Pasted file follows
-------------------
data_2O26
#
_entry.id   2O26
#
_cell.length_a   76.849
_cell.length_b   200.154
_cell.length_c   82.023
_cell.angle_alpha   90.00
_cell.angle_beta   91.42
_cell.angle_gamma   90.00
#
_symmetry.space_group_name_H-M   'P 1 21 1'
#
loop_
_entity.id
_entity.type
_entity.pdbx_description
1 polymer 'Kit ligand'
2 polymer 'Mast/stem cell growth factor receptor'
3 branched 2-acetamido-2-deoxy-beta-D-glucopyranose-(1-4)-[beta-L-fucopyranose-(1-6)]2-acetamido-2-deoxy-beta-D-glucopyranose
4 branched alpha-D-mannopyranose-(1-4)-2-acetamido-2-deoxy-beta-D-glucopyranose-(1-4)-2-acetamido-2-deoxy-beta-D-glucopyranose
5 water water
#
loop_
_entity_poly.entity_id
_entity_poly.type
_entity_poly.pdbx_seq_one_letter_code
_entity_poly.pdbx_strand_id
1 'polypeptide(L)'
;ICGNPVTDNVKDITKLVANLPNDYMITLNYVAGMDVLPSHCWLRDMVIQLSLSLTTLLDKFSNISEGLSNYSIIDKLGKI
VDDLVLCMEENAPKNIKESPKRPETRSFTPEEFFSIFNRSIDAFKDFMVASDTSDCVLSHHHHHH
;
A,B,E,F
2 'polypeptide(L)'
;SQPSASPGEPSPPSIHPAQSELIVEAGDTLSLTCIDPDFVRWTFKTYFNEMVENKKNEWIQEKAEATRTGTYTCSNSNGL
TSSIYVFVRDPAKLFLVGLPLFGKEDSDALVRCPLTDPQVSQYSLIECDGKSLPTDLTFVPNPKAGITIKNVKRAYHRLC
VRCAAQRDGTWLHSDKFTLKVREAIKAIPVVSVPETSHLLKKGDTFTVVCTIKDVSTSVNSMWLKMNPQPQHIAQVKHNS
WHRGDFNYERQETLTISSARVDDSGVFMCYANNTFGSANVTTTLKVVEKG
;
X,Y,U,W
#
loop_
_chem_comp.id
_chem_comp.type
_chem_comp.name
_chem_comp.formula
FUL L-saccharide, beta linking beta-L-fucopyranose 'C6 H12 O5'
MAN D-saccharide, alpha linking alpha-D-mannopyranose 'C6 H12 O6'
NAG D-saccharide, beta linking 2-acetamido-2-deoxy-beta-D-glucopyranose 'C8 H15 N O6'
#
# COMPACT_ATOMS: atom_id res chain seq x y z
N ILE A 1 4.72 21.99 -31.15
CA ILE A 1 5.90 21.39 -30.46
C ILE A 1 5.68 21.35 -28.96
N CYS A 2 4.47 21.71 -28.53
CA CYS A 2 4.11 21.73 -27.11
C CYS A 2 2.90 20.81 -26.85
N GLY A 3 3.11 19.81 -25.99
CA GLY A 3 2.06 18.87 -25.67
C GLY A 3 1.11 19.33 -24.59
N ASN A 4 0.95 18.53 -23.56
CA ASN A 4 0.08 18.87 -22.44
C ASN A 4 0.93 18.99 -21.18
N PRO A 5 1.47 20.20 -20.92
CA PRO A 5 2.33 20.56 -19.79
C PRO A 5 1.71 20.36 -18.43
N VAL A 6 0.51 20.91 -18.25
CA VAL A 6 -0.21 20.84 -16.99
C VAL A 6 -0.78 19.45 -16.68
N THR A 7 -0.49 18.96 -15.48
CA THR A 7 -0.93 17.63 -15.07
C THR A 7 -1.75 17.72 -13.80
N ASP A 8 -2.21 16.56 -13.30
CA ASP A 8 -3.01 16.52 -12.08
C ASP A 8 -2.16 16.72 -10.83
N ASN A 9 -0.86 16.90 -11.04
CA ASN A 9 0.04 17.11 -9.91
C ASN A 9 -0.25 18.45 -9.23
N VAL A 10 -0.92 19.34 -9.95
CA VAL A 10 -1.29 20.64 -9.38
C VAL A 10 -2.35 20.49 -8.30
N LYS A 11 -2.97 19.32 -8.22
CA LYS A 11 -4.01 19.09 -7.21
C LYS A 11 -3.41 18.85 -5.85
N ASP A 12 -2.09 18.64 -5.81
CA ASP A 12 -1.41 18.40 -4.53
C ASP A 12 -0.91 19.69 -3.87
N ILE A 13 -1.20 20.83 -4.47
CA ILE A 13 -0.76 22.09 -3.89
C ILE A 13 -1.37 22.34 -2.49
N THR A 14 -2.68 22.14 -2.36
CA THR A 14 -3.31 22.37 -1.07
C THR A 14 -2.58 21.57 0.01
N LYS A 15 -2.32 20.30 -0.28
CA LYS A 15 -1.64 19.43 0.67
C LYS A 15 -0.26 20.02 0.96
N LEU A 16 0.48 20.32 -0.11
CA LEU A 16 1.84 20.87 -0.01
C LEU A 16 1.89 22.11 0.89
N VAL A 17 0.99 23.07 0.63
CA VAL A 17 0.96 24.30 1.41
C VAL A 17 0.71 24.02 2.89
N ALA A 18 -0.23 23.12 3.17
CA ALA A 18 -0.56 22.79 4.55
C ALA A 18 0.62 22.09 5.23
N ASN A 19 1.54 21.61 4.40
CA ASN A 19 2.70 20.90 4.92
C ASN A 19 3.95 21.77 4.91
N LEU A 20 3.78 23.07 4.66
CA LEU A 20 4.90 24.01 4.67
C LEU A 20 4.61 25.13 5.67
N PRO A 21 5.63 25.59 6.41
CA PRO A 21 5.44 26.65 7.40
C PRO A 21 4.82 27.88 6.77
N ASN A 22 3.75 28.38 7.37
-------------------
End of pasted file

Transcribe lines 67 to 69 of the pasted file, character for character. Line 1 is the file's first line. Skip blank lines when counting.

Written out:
N VAL A 6 0.51 20.91 -18.25
CA VAL A 6 -0.21 20.84 -16.99
C VAL A 6 -0.78 19.45 -16.68